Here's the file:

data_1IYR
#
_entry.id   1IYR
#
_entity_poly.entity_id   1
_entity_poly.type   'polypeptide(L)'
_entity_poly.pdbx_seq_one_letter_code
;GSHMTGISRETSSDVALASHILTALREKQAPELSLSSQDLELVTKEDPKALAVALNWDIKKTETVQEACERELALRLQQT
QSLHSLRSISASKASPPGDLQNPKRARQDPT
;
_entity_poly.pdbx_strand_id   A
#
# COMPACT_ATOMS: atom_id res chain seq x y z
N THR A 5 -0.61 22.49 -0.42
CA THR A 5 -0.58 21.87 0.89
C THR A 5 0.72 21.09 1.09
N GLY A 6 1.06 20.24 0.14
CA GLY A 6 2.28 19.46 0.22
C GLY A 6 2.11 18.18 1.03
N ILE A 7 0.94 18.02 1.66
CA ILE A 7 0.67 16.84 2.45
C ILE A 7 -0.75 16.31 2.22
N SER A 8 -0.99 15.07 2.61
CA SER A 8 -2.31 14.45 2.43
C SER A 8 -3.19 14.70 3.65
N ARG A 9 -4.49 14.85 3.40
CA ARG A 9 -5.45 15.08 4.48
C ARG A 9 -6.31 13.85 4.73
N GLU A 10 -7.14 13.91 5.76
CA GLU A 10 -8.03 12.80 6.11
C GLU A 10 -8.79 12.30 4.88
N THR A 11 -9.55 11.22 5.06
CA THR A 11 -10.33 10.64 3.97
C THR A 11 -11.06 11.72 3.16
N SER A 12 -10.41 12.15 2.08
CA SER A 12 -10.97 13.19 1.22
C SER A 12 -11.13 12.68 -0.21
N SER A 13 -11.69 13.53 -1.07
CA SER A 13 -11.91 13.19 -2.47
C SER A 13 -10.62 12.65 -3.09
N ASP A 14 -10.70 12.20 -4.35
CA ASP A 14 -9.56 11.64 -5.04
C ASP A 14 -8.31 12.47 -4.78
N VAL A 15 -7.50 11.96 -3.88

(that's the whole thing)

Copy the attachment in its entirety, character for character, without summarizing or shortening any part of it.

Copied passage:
data_1IYR
#
_entry.id   1IYR
#
_entity_poly.entity_id   1
_entity_poly.type   'polypeptide(L)'
_entity_poly.pdbx_seq_one_letter_code
;GSHMTGISRETSSDVALASHILTALREKQAPELSLSSQDLELVTKEDPKALAVALNWDIKKTETVQEACERELALRLQQT
QSLHSLRSISASKASPPGDLQNPKRARQDPT
;
_entity_poly.pdbx_strand_id   A
#
# COMPACT_ATOMS: atom_id res chain seq x y z
N THR A 5 -0.61 22.49 -0.42
CA THR A 5 -0.58 21.87 0.89
C THR A 5 0.72 21.09 1.09
N GLY A 6 1.06 20.24 0.14
CA GLY A 6 2.28 19.46 0.22
C GLY A 6 2.11 18.18 1.03
N ILE A 7 0.94 18.02 1.66
CA ILE A 7 0.67 16.84 2.45
C ILE A 7 -0.75 16.31 2.22
N SER A 8 -0.99 15.07 2.61
CA SER A 8 -2.31 14.45 2.43
C SER A 8 -3.19 14.70 3.65
N ARG A 9 -4.49 14.85 3.40
CA ARG A 9 -5.45 15.08 4.48
C ARG A 9 -6.31 13.85 4.73
N GLU A 10 -7.14 13.91 5.76
CA GLU A 10 -8.03 12.80 6.11
C GLU A 10 -8.79 12.30 4.88
N THR A 11 -9.55 11.22 5.06
CA THR A 11 -10.33 10.64 3.97
C THR A 11 -11.06 11.72 3.16
N SER A 12 -10.41 12.15 2.08
CA SER A 12 -10.97 13.19 1.22
C SER A 12 -11.13 12.68 -0.21
N SER A 13 -11.69 13.53 -1.07
CA SER A 13 -11.91 13.19 -2.47
C SER A 13 -10.62 12.65 -3.09
N ASP A 14 -10.70 12.20 -4.35
CA ASP A 14 -9.56 11.64 -5.04
C ASP A 14 -8.31 12.47 -4.78
N VAL A 15 -7.50 11.96 -3.88